No sooner had the toys from this year’s Late Late Toy Show been tidied away than the RTÉ suits were turning their attention to the real business of the night – the audience rating figures.
It may term itself as a mere toy show but this is serious business. RTÉ and the mainstream media are fighting for survival. Audience figures equate with advertising revenue and of late there has been no more bloody battleground than primetime television.
On the face of it, this year’s numbers look impressive – an average audience of 1.3m representing 74% of available audience. Not surprisingly, the RTÉ suits are putting on their corporate happy faces and expressing their delight with the audience figures.
The problem with state broadcaster RTÉ (and much of new Ireland) is that when you scratch beneath the PR blather you start finding a different story. Of course, the big problem for RTÉ and all television stations is that large numbers of people have simply stopped watching them.
Nowadays, the average audience size for the Late Late Show is closer to 500,000. As recently as 2008, the Friday night flagship show could command an average audience of 650,000 while under the reign of King Gaybo, the average figure routinely hit a million. The fact that the population of Ireland has increased by close on 2 million over the same period puts these declining audience ratings in their proper context.
RTÉ television was set up as a national public service broadcaster in 1962. Back then, setting up a TV station meant concentrating a lot of chunky technology in one central location. Over the intervening half-century the world of technology has changed beyond recognition. The question is; to what extent has the RTÉ public service funding model changed to keep pace with this?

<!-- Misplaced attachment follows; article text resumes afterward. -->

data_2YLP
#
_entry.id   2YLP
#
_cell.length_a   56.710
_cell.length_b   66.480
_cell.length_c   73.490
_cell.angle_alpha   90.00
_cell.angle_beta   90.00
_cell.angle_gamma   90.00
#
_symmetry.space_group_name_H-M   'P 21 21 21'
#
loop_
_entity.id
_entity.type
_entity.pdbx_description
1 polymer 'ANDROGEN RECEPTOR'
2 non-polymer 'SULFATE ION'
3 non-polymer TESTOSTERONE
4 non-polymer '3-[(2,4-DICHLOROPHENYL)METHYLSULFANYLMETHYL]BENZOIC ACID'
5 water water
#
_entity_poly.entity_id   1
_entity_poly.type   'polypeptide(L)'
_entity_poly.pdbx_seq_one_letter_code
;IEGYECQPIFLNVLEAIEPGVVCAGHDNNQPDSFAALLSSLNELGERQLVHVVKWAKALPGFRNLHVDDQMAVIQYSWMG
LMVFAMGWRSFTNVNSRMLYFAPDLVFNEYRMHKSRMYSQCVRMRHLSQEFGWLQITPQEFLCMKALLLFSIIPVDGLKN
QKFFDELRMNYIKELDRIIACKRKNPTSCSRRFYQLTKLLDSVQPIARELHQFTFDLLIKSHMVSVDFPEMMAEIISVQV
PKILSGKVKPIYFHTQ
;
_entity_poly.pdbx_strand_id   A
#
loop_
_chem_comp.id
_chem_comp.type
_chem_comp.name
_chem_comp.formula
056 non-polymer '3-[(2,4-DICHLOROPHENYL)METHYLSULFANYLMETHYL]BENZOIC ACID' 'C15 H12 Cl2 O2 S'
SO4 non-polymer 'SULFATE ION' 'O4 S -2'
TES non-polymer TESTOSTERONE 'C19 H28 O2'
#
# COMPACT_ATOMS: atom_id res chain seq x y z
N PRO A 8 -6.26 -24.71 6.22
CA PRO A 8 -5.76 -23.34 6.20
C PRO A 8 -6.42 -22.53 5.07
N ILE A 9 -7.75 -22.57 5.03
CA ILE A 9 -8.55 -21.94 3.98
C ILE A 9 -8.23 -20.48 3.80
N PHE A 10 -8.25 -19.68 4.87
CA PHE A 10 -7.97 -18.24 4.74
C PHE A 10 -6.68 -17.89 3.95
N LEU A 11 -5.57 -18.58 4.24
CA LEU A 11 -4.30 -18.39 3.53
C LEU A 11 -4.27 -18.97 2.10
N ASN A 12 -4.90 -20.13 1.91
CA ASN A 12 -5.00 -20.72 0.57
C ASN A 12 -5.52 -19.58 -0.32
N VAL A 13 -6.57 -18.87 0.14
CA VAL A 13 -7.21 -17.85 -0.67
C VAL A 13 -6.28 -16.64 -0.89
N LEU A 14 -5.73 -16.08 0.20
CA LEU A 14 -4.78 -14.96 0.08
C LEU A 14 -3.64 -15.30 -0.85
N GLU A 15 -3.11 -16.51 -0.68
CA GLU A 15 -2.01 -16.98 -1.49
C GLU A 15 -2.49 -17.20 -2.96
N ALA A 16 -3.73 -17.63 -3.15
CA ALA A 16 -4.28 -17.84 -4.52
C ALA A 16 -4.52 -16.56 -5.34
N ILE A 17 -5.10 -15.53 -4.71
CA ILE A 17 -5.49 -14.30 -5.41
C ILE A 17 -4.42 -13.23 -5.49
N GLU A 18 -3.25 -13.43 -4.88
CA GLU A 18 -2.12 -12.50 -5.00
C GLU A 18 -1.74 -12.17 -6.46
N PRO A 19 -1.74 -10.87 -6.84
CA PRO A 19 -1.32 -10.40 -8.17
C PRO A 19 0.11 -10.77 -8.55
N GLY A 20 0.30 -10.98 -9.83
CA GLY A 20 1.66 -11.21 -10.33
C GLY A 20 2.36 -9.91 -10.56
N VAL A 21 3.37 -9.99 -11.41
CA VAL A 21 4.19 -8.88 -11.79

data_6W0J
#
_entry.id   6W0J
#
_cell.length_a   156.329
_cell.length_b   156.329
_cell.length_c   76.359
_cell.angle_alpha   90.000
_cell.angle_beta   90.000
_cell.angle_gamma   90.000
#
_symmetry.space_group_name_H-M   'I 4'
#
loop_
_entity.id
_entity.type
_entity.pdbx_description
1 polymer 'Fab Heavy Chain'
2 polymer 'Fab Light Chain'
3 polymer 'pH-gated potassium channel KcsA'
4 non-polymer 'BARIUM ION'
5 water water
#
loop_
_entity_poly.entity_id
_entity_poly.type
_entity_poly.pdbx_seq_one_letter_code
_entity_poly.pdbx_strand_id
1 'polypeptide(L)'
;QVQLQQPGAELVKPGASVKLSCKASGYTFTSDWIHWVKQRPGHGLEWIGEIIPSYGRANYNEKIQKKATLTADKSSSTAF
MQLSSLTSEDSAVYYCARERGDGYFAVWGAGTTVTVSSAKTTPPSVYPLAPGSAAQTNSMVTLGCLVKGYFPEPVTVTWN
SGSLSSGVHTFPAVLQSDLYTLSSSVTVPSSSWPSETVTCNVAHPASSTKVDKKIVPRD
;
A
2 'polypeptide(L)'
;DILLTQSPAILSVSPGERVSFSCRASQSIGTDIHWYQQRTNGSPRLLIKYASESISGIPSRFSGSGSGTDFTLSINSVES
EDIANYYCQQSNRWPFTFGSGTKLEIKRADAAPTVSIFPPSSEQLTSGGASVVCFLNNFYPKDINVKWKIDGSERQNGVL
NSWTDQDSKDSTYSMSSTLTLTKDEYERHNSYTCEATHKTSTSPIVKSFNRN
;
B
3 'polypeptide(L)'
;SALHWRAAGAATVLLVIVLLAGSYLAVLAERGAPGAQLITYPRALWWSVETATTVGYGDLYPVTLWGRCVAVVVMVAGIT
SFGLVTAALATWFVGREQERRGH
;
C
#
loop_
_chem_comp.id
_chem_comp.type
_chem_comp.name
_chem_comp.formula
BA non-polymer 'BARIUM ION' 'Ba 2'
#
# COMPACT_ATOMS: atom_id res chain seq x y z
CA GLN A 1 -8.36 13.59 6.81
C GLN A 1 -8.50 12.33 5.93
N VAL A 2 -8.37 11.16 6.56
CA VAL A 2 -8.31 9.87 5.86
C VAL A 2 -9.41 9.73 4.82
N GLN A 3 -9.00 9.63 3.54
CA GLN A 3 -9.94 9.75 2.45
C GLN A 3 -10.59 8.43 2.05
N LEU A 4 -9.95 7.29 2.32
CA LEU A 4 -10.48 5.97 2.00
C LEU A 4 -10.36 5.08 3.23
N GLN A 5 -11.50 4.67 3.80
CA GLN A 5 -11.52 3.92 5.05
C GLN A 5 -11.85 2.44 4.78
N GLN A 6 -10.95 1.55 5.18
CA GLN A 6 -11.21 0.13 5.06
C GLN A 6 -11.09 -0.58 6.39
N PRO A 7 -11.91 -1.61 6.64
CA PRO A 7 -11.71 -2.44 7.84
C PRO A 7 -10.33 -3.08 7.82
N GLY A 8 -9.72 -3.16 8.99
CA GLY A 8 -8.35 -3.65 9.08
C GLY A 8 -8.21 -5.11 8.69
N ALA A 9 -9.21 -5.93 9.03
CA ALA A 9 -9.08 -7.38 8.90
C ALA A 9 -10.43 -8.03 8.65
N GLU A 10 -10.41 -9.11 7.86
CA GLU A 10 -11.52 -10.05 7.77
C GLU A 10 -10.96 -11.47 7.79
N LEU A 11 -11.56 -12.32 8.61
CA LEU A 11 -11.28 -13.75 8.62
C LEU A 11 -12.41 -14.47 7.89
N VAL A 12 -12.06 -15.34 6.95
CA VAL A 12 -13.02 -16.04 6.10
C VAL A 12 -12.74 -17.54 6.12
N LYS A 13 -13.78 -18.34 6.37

But first – where does your €160 public service broadcasting licence fee actually go? In 2017, An Post collected a total of €216m in licence fees. Of this, €186m went to RTÉ with the remaining €30m divided between the Broadcasting Authority of Ireland and TG4. This model of funding may have been suitable in the 1960’s but just how fit for purpose is it today?
No one doubts that there aren’t genuine public service elements to RTÉ’s output. The problem is the lack of transparency in a model which basically involves handing over €186m a year to a media organisation in the hope that it will deliver public service broadcasting. In this way, it’s the RTÉ organisation which gets to decide what exactly constitutes public service broadcasting.
Take Dancing With The Stars (currently top rating on Sunday evenings). Entertaining it may be but you have to ask how this UK derived programme franchise fits in with RTÉ’s remit for public service broadcasting?
RTÉ’s problems run a lot deeper than the somewhat gauche dance moves of its celebrity dancers. It likes to convey the image of a neutral media selflessly facilitating public debate and adding to the cultural life of the nation. However, this notion has been tested on many occasions.